When it comes to monitoring and managing a building or physical space, teams rely on various solutions to effectively detect and understand events happening across their organization. For most, this begins with video security and often coincides with a physical access control system.
While both of these solutions play an essential role in providing teams with greater visibility and management of their space, using them together can be a serious challenge. They are often used as fragmented systems that typically add more overhead and complexity to any monitoring solution. Combine that with a need to handle incidents in real-time, many solutions on the market make this troublesome if not impossible.
Below, we explore how access control and video security solutions can work together and how Verkada’s native integration provides real-time visibility into door-based events happening across an organization.
(Not Always) A Perfect Pair
When thinking of a physical security system’s components and how they play a key role in investigations, its no wonder access control and video security tend to go hand-in-hand.
Users can see all door-based activity with an access control system, including the event type, location, and credential used. However, a credential only tells part of the story, and not necessarily a means of truth for who accessed—or attempted to access—a door.
Understandably, a video security system would appear to be the perfect puzzle piece for this missing information. Unfortunately, it isn’t always the right fit.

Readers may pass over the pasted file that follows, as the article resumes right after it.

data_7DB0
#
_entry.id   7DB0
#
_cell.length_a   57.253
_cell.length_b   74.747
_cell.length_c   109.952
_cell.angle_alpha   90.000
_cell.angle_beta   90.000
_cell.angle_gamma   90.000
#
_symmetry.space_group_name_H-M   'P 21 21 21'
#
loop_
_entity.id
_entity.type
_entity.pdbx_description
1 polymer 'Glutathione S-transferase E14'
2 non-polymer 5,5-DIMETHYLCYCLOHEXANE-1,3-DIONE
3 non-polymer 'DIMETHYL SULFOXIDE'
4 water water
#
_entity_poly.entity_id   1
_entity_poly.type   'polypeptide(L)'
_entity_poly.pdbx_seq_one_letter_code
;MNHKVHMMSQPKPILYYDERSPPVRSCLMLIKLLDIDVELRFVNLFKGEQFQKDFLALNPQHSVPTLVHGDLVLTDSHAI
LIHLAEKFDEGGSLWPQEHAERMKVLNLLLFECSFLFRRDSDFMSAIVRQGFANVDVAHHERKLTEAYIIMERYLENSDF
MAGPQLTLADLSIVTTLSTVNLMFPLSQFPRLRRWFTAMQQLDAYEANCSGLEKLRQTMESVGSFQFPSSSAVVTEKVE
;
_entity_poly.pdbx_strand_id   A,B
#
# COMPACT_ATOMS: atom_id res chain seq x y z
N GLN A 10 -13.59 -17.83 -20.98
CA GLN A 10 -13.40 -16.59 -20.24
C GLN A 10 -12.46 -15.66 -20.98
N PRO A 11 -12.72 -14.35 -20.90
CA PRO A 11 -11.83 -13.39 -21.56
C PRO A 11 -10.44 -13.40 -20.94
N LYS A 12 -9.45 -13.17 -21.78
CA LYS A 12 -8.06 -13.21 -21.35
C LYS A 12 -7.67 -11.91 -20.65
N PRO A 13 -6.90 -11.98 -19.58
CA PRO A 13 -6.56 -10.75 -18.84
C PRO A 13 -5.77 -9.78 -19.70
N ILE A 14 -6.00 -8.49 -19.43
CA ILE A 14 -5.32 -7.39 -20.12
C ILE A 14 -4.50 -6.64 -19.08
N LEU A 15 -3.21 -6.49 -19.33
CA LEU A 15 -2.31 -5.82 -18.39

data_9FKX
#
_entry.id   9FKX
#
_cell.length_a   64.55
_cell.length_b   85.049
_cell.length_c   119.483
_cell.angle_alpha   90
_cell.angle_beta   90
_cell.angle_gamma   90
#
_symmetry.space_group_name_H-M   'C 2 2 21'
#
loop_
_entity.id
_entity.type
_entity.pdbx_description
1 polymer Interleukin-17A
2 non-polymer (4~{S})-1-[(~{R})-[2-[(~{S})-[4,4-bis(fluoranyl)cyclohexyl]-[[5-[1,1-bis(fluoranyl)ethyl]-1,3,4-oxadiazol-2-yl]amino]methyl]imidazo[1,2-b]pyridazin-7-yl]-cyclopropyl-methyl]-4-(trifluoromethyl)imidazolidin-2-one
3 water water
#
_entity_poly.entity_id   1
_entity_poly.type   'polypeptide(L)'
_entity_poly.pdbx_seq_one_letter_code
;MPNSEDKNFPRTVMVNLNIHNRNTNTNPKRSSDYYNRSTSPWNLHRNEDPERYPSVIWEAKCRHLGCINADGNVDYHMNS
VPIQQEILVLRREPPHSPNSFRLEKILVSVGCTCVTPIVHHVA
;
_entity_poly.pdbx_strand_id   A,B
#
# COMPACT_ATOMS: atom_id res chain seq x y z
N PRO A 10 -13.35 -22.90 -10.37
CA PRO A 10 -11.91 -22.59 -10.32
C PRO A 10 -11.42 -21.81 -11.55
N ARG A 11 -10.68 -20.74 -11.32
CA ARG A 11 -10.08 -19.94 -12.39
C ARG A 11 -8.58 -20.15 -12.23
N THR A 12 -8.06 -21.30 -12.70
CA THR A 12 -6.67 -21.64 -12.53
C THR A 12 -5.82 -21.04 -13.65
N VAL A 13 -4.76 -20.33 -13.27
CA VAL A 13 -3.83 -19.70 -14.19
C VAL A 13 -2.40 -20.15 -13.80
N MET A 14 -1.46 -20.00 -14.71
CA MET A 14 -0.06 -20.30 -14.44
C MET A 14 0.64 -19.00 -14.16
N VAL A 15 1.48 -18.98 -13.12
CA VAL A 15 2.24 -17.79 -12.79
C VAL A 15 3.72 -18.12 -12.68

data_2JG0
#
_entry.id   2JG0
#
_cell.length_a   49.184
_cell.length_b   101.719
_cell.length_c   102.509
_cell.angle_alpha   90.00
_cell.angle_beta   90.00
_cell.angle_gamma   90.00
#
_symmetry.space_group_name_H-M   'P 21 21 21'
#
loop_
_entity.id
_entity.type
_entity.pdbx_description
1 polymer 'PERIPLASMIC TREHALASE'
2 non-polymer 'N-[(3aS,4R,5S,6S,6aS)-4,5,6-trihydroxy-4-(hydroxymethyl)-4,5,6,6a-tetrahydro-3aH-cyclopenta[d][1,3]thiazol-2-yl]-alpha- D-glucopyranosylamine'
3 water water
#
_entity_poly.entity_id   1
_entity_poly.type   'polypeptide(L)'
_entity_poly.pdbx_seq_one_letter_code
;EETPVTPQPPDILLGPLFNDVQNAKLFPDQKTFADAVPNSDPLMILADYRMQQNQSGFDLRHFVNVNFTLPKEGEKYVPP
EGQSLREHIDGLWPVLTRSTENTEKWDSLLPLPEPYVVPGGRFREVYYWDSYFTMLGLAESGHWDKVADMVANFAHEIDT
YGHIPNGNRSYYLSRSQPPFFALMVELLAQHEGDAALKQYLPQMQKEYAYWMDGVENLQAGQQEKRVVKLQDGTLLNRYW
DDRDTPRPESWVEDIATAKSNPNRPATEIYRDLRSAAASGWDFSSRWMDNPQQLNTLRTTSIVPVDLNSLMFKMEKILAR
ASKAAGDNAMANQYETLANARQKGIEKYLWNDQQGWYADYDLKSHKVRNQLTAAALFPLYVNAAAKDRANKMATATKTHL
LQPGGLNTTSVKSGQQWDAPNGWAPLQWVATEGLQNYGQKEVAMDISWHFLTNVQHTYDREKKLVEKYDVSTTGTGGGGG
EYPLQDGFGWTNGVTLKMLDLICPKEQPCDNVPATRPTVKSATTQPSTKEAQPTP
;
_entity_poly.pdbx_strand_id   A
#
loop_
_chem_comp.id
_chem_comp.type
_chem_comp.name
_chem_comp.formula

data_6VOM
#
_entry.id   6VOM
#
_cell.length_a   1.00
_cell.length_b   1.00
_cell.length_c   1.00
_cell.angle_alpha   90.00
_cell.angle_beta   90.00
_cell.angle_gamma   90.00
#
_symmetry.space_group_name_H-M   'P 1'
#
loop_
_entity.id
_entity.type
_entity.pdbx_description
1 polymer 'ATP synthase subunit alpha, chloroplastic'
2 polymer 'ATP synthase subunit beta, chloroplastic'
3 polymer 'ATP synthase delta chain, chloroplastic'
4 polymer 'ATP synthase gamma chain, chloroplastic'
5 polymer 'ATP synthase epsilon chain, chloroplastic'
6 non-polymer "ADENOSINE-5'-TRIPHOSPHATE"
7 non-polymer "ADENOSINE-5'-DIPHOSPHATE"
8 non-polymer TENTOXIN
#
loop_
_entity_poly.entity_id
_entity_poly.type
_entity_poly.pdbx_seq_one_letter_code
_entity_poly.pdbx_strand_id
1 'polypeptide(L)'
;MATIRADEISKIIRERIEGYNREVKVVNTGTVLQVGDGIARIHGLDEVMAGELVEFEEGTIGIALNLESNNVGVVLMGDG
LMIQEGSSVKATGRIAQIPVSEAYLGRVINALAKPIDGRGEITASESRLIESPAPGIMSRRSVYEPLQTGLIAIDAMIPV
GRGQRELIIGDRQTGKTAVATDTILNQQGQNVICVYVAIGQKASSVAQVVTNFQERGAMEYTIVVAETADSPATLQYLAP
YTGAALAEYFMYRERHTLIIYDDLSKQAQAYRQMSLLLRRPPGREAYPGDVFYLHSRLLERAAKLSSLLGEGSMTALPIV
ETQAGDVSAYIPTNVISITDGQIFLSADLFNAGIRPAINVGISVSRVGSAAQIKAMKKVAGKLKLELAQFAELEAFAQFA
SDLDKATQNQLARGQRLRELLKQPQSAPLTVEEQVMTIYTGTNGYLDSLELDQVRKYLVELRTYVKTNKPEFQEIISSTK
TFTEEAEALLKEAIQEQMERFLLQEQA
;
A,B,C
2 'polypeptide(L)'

The challenge starts with the solutions themselves. Many traditional video security and access control systems were not designed or built to work together, meaning even solutions from the same vendor may require that users have access to separate management systems. This is especially true for access control, which historically is managed from a local machine found in places like server rooms.
These deployments make it difficult and time-consuming to gather necessary information, as users need to document key events and go back-and-forth between platforms. In many cases, this results in teams deciding to forgo collecting information regarding access-based events for many investigations.
Users can also experience difficulty accessing and managing events for solutions that use another management platform to integrate two or more physical security systems.
These integrations can lead to limited access to certain features that may be part of the product on its own, leading to teams having to sacrifice convenience over functionality. Or even more frustrating, having to still go back-and-forth between platforms.
Beyond functionality, there is also the challenge of the complexity of the configuration of these integrations. Getting two systems to work together isn’t something that any ordinary and even advanced user can set up on their own. It can require a deep understanding of networking and implementing these systems, which can be troublesome and costly to set up and maintain.
Verkada Access Control: Bringing It All Together